WASHINGTON, DC — Barely a third of Americans know that physical activity reduces the risk of cancer, according to a new AICR survey that shows many Americans remain unaware that diet, activity, and weight play a role in their cancer risk.
The online survey commissioned by AICR reveals that too many Americans still cling to the myth that they are powerless to prevent cancer. The survey was released on World Cancer Day and in Cancer Prevention month, occasions that work at dispelling cancer myths and improving general knowledge.
“This tells us there are millions of Americans who don’t yet have the information they need. Who are ready to hear the empowering message that they can take steps to protect themselves – they just haven’t heard it yet,” aid AICR’s Associate Director for Nutrition Programs Alice Bender, MS RDN.
The AICR Cancer Risk Awareness Survey asked respondents to agree or disagree with several statements about cancer risk, including:
- People can’t do anything to change their risk of getting cancer.
Over one in six Americans agreed with this cancer myth (17%) and another 24% could not decide whether to agree or disagree.
- Diet affects people’s risk of getting cancer.
Just over half of Americans (58%) knew that they can indeed cut cancer risk with a healthy diet, but far too many either disagreed (11%) or could not make up their minds (31%).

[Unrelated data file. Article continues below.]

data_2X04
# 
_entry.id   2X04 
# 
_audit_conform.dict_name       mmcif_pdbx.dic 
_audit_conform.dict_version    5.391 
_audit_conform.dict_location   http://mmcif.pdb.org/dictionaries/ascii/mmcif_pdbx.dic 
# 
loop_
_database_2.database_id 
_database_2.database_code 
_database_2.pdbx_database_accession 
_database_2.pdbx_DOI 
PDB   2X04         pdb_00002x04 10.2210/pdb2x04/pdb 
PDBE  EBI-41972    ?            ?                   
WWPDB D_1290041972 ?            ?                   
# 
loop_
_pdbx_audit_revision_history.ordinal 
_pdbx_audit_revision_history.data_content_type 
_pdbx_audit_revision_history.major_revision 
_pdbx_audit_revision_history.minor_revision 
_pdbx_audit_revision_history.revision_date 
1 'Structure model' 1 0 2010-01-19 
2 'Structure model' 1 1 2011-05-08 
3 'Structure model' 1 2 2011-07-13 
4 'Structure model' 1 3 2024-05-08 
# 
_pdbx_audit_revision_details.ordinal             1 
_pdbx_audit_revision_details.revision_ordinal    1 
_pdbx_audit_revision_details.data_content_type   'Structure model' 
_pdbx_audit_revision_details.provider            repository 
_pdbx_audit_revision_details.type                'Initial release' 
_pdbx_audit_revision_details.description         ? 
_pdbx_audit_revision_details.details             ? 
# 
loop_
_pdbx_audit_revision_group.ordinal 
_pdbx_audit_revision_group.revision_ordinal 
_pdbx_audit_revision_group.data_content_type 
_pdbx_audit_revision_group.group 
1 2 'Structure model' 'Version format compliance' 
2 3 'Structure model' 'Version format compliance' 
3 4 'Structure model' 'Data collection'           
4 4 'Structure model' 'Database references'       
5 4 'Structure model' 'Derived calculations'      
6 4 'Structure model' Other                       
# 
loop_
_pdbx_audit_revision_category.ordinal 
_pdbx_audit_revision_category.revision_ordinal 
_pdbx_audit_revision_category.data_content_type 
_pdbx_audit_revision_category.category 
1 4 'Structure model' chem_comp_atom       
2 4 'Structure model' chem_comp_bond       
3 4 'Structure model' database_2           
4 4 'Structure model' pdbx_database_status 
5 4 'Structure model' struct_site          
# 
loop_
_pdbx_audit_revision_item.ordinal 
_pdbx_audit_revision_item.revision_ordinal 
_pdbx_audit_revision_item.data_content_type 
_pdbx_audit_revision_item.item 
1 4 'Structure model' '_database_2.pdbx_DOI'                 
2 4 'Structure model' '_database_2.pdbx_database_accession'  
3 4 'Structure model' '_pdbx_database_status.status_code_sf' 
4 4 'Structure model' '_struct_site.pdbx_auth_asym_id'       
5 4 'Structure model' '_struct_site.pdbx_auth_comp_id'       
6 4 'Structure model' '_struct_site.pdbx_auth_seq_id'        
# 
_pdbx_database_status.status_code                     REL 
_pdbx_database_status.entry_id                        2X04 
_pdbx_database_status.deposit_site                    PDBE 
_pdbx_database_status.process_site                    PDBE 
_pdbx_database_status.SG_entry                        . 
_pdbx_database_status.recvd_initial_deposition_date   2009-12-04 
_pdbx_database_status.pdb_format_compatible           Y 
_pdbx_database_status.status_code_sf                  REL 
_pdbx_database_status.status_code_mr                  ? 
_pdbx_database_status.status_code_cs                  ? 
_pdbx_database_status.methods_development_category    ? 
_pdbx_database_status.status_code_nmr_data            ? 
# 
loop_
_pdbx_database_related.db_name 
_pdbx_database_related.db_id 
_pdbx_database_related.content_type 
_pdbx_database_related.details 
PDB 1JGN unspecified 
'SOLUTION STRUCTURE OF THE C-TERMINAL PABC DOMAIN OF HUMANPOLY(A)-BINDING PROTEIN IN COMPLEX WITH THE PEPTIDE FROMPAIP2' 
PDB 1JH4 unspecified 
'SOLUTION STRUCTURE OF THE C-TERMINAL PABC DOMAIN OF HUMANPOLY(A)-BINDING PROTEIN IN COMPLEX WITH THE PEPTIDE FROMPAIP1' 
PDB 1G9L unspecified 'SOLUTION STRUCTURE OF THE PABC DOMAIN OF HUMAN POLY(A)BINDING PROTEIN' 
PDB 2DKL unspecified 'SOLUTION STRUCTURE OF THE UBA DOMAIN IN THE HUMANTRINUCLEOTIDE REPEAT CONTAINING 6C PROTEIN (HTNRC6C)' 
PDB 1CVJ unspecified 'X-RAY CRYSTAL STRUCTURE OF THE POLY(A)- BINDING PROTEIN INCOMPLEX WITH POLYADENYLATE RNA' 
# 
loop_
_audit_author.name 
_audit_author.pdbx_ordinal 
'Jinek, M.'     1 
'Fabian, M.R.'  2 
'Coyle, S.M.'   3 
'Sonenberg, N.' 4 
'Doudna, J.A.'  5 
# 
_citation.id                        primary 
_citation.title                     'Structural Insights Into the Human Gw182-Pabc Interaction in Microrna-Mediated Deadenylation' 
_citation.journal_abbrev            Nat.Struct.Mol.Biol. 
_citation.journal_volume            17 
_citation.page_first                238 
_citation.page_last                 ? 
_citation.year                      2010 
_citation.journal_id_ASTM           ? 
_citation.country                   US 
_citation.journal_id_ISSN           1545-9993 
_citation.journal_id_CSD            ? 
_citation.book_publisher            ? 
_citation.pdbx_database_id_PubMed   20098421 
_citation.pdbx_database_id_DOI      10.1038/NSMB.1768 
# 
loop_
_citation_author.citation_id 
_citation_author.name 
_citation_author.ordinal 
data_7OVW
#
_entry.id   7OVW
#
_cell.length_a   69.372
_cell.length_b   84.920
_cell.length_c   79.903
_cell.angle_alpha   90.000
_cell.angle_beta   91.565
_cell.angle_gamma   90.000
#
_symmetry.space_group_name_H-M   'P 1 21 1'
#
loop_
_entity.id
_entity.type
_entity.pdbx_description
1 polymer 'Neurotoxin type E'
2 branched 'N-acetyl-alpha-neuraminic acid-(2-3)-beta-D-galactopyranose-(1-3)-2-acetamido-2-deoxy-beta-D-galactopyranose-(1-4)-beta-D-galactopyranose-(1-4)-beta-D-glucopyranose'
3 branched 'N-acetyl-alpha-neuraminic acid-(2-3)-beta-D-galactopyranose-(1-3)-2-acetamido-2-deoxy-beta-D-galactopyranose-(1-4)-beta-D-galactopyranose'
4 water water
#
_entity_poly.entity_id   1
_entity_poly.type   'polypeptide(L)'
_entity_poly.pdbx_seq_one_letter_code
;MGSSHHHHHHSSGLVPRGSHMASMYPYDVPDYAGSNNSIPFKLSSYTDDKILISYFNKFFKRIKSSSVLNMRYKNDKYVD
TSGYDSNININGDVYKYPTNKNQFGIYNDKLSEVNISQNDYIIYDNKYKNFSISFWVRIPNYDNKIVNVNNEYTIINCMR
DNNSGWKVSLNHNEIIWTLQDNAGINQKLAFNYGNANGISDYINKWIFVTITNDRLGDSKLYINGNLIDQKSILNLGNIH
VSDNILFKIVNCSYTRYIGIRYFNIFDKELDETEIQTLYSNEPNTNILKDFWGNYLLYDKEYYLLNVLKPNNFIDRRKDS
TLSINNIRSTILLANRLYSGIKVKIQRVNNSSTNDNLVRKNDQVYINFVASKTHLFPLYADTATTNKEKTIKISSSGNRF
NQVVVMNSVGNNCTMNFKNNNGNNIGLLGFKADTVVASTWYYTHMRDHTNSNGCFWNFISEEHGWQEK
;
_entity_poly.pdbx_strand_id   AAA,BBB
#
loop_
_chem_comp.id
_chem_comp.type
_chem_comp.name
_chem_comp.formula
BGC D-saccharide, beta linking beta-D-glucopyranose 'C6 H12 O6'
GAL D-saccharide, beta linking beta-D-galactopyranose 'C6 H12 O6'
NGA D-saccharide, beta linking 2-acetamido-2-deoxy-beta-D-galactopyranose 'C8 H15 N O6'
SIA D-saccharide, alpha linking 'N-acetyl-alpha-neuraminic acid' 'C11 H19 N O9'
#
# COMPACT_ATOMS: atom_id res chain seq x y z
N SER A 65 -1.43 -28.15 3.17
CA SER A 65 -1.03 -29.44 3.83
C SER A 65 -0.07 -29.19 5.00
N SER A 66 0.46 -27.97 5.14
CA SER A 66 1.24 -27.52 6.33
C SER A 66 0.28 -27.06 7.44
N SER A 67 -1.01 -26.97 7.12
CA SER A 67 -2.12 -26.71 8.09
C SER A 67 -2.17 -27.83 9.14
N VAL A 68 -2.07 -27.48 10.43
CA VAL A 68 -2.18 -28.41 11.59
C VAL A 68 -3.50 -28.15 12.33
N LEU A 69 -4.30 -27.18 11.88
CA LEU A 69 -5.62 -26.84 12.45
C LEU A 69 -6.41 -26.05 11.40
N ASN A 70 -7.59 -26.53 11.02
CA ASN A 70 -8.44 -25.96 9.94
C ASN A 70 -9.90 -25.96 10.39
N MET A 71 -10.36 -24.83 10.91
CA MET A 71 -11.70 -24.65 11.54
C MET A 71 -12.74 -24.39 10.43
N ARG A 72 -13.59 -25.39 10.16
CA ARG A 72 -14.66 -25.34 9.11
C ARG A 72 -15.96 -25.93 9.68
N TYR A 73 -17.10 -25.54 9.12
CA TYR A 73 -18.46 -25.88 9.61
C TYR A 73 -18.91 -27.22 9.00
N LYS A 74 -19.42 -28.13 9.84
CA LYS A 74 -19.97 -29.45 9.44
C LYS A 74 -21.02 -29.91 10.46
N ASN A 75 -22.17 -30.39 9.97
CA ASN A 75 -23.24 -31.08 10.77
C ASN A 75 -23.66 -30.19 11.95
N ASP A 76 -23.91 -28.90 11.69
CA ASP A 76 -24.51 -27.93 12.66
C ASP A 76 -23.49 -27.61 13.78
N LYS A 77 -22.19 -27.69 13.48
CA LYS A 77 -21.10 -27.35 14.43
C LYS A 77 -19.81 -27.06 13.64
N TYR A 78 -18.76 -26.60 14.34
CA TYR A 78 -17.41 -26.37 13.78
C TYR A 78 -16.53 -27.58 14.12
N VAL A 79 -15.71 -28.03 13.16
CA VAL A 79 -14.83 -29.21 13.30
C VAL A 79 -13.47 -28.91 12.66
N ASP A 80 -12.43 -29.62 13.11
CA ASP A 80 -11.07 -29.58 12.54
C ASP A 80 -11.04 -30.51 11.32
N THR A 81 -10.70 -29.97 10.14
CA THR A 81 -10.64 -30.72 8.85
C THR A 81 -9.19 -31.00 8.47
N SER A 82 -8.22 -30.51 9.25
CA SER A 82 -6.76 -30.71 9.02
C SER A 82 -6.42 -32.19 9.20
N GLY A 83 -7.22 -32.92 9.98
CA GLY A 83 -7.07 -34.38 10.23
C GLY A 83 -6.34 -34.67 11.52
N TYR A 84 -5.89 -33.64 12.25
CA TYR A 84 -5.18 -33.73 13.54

- Body weight affects people’s risk of getting cancer.
Awareness of this link is alarmingly low: less that half (41%) of those surveyed knew that body weight has an impact on cancer risk. One in 5 (20%) disagreed, while a whopping 38% could not make up their mind.
- How active someone is affects their risk of getting cancer.
Of the three steps to lower cancer risk, awareness of physical activity’s protective power was lowest, with only 39% of Americans understanding its role. Almost 1 in 4 Americans (23%) disagreed, while another 39% neither agreed nor disagreed.
- Getting less processed meat (e.g. bacon and salami) reduces the risk of someone getting cancer. Processed meat is a cause of colorectal cancer, yet fewer than half (44%) of Americans are aware there is a link to processed meat and cancer.
- Whether or not someone gets cancer is mainly due to their genes or family history.
Approximately one in five Americans (21%) know that genes and family history is not the main cause of developing cancer.
People can’t do anything to change their risk of getting cancer.
Diet affects people’s risk of getting cancer.
Body weight affects people’s risk of getting cancer.
How active someone is affects their risk of getting cancer.
Getting less processed meat (e.g. bacon and salami) reduces the risk of someone getting cancer.
Whether or not someone gets cancer is mainly due to their genes or family history.
“The research shows that we can do something about cancer risk, but first we have to make those healthy choices. That’s the message that the public needs to hear: DO SOMETHING,” said Bender.
Updated AICR preventability figures estimate that approximately 374,000 cancers in the United States per year could be prevented by Americans making changes to our diet, weight and physical activity. That figure represents approximately one-third of the most common US cancers.
NOTE: Results from YouGov online AICR survey of 1,233 US adults conducted between Dec 13-16, 2013. Results are weighted and are representative of all US adults (+18 years old) Raw data is available by contacting firstname.lastname@example.org.